Game of Thrones Season 3 Premiere Recap: Daddy Issues and Baby Murder
Game of Thronesis back! The Season 3 premiere (“Valar Dohaeris”) kicks off the season with new characters, disturbing violence, and all the wonderful snark you could ever want from your favorite medieval fantasy show. It's not the flashiest episode — can anything ever top the Battle of the Blackwater? — but it's a welcome return to the world of Westeros.
Come reflect on all the drama with Wetpaint Entertainment's recap of the episode.
Beyond the Wall: Snow the Spy and the Fate of the World
Last season ended with Sam surrounded by an army of White Walkers, so of course we pick up with him running through the snow. Because plain ol' huffing and puffing doesn't make for an action-packed cold open, Sam quickly stumbles on a bloody headless corpse and the undead monster that made it. But just moments before our gasping hero is turned into an extra for The Walking Dead, Jon's direwolf, Ghost, intervenes. Well, the Night's Watch helps — but Ghost is the best part.
Before there's time to worry that the Watch has gone sentimental, Commander Mormont steps forward to berate Sam for failing to send off any ravens before he was surrounded by the forces of evil. No "are you okay, man? That seemed pretty scary." Just "you didn't send the ravens? Fuck you! You had one job!" Because of Sam's slip-up, if this scouting group doesn't get back to the Wall to warn people, everyone's gonna die. Not everyone in the group. Just ... everyone.
Elsewhere, in a much prettier part of the snowy North, Jon is taken to the Wildling camp, which is full of giants, warriors, and sexual tension. He quickly discovers that his black cloak doesn't endear him to anyone, and Ygritte warns that his one chance at survival is winning over Wildling leader Mance Rayder.
Jon gets off to a good start by bowing to the wrong man. Hilarity! The legendary Mance doesn't mind the mistake, though, and is impressed that Jon killed Watchman Qhorin Halfhand last season. If you've forgotten, that murder was secretly at Qhorin's request; it was the linchpin of his plan to get Jon access to Mance so he can spy for the Watch.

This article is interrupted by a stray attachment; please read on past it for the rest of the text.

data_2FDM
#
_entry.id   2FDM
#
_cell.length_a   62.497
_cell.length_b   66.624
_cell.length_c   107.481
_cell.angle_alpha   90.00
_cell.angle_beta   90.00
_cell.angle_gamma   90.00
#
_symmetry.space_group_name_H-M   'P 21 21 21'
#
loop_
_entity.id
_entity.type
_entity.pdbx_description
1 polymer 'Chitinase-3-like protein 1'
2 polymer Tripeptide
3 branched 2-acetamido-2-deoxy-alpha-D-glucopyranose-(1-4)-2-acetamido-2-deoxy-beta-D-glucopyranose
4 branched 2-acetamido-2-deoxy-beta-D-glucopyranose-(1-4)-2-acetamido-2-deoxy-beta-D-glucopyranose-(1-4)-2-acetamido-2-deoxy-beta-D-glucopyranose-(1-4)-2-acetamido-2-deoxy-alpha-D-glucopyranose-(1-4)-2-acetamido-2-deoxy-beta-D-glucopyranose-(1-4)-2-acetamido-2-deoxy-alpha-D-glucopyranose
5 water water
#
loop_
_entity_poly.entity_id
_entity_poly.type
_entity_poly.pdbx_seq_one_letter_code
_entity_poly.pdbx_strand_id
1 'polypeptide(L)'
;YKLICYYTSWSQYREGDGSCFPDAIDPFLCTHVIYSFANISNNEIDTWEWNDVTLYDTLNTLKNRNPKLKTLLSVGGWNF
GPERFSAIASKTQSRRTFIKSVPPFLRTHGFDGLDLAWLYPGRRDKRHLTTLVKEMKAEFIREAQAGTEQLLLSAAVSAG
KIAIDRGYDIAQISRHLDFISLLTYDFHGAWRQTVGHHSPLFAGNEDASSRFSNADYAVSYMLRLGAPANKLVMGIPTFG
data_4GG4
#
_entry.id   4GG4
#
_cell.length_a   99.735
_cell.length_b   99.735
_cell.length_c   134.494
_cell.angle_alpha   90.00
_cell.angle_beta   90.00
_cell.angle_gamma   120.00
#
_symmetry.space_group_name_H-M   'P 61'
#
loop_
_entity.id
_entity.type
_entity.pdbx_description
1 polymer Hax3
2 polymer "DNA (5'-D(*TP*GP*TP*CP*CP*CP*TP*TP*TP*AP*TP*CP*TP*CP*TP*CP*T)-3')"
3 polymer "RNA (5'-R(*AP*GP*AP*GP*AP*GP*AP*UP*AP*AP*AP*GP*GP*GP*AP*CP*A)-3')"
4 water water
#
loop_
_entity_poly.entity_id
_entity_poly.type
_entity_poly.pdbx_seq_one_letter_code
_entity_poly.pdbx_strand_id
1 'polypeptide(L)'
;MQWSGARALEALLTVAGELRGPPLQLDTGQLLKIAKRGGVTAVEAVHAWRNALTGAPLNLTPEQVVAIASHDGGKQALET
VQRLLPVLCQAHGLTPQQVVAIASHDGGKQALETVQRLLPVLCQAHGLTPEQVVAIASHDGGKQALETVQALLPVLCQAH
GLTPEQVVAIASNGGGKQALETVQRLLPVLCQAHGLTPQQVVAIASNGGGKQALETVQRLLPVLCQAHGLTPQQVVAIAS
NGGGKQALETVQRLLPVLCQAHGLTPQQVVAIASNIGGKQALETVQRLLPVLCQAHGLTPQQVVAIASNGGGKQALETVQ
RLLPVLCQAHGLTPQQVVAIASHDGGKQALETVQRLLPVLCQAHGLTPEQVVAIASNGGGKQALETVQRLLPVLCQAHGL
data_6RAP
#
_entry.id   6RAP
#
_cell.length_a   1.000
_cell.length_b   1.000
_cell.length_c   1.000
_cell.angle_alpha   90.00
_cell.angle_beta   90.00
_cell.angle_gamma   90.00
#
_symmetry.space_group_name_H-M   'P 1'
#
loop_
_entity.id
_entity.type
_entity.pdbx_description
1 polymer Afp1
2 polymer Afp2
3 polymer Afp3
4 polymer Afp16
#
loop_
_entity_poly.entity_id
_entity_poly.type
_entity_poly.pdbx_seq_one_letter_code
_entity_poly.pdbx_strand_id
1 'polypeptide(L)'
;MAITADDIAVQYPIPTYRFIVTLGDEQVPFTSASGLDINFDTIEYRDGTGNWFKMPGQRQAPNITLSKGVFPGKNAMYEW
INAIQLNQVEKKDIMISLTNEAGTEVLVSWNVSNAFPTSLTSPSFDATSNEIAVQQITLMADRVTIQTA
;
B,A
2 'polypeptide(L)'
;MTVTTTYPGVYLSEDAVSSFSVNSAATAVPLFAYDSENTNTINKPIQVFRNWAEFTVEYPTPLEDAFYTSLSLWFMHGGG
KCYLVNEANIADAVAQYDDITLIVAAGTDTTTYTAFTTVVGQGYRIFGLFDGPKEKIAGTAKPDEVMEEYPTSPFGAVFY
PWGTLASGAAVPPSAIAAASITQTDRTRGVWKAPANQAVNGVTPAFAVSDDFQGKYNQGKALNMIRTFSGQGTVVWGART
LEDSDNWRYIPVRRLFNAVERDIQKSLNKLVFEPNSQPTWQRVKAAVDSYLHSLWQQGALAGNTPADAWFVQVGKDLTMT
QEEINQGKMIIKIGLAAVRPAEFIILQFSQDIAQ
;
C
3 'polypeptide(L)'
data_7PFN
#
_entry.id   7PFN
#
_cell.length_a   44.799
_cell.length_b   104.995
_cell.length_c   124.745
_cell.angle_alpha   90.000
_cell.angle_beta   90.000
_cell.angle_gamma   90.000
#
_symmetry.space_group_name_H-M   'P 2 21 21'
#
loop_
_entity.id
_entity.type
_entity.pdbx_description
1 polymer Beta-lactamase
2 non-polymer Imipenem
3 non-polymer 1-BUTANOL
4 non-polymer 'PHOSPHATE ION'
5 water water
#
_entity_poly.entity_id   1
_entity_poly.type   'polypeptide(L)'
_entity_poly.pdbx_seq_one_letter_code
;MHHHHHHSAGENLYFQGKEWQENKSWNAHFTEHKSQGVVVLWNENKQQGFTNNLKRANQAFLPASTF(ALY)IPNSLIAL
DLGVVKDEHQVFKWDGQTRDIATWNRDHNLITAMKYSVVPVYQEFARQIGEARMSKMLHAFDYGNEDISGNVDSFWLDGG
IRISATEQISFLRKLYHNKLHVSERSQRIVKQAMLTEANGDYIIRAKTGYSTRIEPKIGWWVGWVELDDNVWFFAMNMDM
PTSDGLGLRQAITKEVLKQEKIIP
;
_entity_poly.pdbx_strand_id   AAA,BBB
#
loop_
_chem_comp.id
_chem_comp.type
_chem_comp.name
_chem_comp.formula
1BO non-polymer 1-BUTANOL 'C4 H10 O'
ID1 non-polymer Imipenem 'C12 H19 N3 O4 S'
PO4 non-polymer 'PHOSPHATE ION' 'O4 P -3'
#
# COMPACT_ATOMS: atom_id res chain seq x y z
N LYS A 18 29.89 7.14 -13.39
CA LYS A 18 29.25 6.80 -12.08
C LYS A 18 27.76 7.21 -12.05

Jon's skills at deception are put to an immediate test when Mance demands to know why he wants to switch sides. Rather than going with "um, have you seen Ygritte? Who wouldn't betray his sacred oath to get some of that?" Jon spins a tale about protecting Westeros from the Others. Is that more believable? We guess so, 'cause Mance appears to buy it, at least enough not to kill him on the spot. Score one for Team Snow. He's already better at this subterfuge thing than his dad ever was.
The bulk of the action this week takes place in King's Landing, where everyone is trying to adjust to the new world order. Tywin is the Hand of the King, the Tyrells are carousing around like they own the place, and Cersei and Tyrion are not happy.
First, said siblings share a wonderful scene full of all the barbs, accusations, and hurt feelings we've come to expect from Westeros' most dysfunctional family. Cersei is afraid Tyrion is going to badmouth her to daddy dearest ("It's not slander if it's true," he points out), Tyrion is still a bit concerned someone wants to kill him, they reminisce about that time Cersei had a servant girl beat — you know, the usual. They're both clearly on edge about Tywin's presence, which quickly becomes deeply understandable.
Why? Because later Tyrion has a meet and greet with his father, and we get to see firsthand where his daddy issues come from. Unlike the entire viewing audience, Tywin is not charmed by Tyrion's intelligence or won over by his wit. He sees his son as a foul, degenerate creature responsible for his mother's death.
Amongst other fatherly touches worked into this single heartwarming scene, Tywin refuses to acknowledge his son's impressive work as Hand because Lannisters don't need thanks; we learn he didn't visit Tyrion while he was recovering from his injury because that would require caring; he threatens to kill the next whore he catches in Tyrion's bed; and he declares he'll never allow Tyrion to inherit Casterly Rock, rights be damned. Dude, we know you're sad your wife died in childbirth, but come on. At least Tyrion hasn't engaged in incest, unlike some other Lannisters we know.
If obnoxious sisters and overbearing fathers aren't enough, Tyrion gets some more bad news this week: Bromance doesn't pay the bills, so his best bud Bronn wants a raise. Where's the love?
At least Tyrion would be pleased to know Cersei isn't having a great time, either. If you recall, at the end of last season Joffrey and his supremely punchable face ditched Sansa and got engaged to Margaery Tyrell instead. That's all well and good, but it turns out Margaery is a bit of a badass who isn't nearly as easy to control as her Stark predecessor. She does things like wear revealing dresses and — gasp — comfort orphans. What a monster, right? How dare she do some much needed PR work for the royal family?